Term of Award

Fall 2021

Degree Name

Master of Science in Biology (M.S.)

Document Type and Release Option

Thesis (open access)

Copyright Statement / License for Reuse

Creative Commons License
This work is licensed under a Creative Commons Attribution 4.0 License.


Department of Biology

Committee Chair

Elizabeth Hunter

Committee Member 1

Ray Chandler

Committee Member 2

Lissa Leege

Non-Voting Committee Member

Todd Schneider


Habitat loss and degradation are the leading causes of grassland bird declines worldwide. The Henslow’s Sparrow (Centronyx henslowii; hereafter HESP) is a grassland bird species of conservation concern that has historically relied on the herbaceous ground-layer of longleaf pine savannas and similar habitats in the southeastern U.S. for food and shelter in the winter. However, due to human development, alterations of habitat, and fire suppression, only fragments of these habitats remain. Over the last decade, surveys have annually documented HESPs using power line right-of-ways (hereafter, ROWs) at several sites in the coastal plain of Georgia as alternative habitat for overwintering. These ROWs share similar vegetative characteristics to pine savannas because they are managed to have low tree cover and because they have a graminoid-dominated ground-layer. However, which micro-habitat characteristics HESPs select, and how much space they use within ROWs has not yet been studied. During the winters of 2019 to 2021, I captured HESPs at three Wildlife Management Areas and attached radio-transmitters to track their habitat selection and evaluate space use within ROWs. I conducted vegetation surveys in used and available habitat in the ROWs to assess which vegetation characteristics (e.g., height, density, composition) HESPs select. I used principal component analysis to reduce the number of vegetation variables and look for correlations among variables. I then used conditional logistic regression and model selection to identify top predictors of HESP habitat use. Statistical analyses showed that HESPs select areas within a ROW with a greater number of forb species, a small percentage of woody vegetation for escape refugia, and high vegetation density at the ground level. HESPs used less space (using 0.14 ha on average) than in longleaf pine savanna habitats, based on comparison with the literature. Based on these findings, I recommend habitat management practices that promote forb diversity, increase food resources, and maintain habitat structure. This study shows that ROWs can be important areas for conservation of overwintering HESPs. With continued management, ROWs can support overwintering grassland birds and could potentially act as corridors between longleaf pine restoration sites.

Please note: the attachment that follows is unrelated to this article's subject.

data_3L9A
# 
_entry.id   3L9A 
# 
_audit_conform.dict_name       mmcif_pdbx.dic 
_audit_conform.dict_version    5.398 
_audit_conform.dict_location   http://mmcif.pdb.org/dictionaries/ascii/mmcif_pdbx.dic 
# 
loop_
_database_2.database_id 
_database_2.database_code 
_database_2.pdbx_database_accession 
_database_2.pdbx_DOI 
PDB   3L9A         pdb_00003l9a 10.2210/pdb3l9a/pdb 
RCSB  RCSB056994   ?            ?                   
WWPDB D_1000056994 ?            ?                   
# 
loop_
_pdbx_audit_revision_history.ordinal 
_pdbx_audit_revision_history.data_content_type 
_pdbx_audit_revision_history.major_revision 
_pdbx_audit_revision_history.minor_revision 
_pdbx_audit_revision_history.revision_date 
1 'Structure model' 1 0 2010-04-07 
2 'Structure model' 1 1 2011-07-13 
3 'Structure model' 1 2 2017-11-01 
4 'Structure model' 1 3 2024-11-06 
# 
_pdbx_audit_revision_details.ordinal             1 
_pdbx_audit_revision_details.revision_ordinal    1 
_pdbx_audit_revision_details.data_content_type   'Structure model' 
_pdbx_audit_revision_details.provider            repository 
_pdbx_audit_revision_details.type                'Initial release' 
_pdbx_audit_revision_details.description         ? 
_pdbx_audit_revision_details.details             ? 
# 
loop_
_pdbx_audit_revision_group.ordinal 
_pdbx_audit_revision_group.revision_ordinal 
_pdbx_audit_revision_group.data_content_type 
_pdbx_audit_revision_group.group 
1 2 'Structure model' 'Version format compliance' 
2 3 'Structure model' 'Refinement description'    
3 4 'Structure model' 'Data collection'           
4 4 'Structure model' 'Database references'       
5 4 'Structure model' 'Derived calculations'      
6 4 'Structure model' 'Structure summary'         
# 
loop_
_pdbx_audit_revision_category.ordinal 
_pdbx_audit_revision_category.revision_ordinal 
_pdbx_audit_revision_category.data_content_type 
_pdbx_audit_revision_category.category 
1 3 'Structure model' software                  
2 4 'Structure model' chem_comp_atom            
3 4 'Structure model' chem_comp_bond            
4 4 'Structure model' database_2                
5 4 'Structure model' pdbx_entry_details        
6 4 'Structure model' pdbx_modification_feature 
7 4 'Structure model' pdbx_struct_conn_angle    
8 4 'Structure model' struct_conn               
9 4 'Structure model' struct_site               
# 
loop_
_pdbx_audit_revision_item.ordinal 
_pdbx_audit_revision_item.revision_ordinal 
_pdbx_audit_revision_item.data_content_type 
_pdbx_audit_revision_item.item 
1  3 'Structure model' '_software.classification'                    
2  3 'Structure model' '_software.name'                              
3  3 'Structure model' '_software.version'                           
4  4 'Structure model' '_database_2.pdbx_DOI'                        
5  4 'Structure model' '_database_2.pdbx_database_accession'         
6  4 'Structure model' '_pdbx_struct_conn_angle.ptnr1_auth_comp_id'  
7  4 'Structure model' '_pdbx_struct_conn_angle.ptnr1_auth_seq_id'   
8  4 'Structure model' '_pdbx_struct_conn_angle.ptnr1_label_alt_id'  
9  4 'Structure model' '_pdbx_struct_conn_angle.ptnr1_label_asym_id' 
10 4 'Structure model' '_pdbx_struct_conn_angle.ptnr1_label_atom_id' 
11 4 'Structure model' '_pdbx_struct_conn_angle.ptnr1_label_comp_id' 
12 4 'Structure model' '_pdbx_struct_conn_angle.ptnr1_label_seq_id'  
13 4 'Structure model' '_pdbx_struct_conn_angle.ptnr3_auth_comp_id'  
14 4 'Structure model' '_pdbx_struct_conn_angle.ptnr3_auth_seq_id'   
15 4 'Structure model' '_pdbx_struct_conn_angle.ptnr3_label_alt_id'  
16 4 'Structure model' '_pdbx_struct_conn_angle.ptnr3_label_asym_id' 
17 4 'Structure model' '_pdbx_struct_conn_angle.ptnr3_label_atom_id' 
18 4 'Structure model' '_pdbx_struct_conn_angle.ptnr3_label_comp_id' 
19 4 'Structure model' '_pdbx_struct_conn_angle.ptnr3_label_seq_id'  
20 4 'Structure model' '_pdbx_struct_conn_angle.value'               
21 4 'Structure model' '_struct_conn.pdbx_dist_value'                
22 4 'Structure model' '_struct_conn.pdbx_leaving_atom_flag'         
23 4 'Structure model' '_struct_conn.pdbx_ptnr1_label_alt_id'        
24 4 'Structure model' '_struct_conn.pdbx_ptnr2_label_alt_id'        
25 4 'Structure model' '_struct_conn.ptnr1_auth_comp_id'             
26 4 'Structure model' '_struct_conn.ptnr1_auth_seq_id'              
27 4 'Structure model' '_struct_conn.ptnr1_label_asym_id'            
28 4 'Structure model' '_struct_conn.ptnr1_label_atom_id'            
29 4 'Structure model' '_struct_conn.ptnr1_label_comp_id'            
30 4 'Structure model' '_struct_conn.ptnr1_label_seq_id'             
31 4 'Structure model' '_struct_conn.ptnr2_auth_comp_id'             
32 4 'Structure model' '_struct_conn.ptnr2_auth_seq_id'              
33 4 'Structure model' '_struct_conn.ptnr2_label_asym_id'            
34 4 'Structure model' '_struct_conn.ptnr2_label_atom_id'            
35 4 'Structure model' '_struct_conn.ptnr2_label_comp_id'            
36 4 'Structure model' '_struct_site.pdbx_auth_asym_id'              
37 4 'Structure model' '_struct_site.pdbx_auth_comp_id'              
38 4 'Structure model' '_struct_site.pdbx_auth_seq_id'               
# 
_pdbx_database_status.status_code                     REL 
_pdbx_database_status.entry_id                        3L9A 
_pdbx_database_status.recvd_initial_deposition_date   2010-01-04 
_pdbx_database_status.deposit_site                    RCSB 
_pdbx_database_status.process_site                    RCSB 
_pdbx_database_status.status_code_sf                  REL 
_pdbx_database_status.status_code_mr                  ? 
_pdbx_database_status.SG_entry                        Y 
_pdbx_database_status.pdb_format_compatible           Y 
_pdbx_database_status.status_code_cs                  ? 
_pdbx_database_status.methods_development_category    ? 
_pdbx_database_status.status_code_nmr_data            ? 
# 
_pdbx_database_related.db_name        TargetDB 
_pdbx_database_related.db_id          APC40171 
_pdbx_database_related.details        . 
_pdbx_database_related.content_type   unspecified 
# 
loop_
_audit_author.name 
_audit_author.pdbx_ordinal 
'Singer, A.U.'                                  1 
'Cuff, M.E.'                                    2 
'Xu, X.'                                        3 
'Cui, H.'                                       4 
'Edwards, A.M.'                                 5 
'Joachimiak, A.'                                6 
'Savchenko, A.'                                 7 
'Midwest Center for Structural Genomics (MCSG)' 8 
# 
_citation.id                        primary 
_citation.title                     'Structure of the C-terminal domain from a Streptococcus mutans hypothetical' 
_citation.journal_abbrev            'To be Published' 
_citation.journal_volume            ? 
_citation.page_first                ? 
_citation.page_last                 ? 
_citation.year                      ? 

OCLC Number


Research Data and Supplementary Material


Included in

Ornithology Commons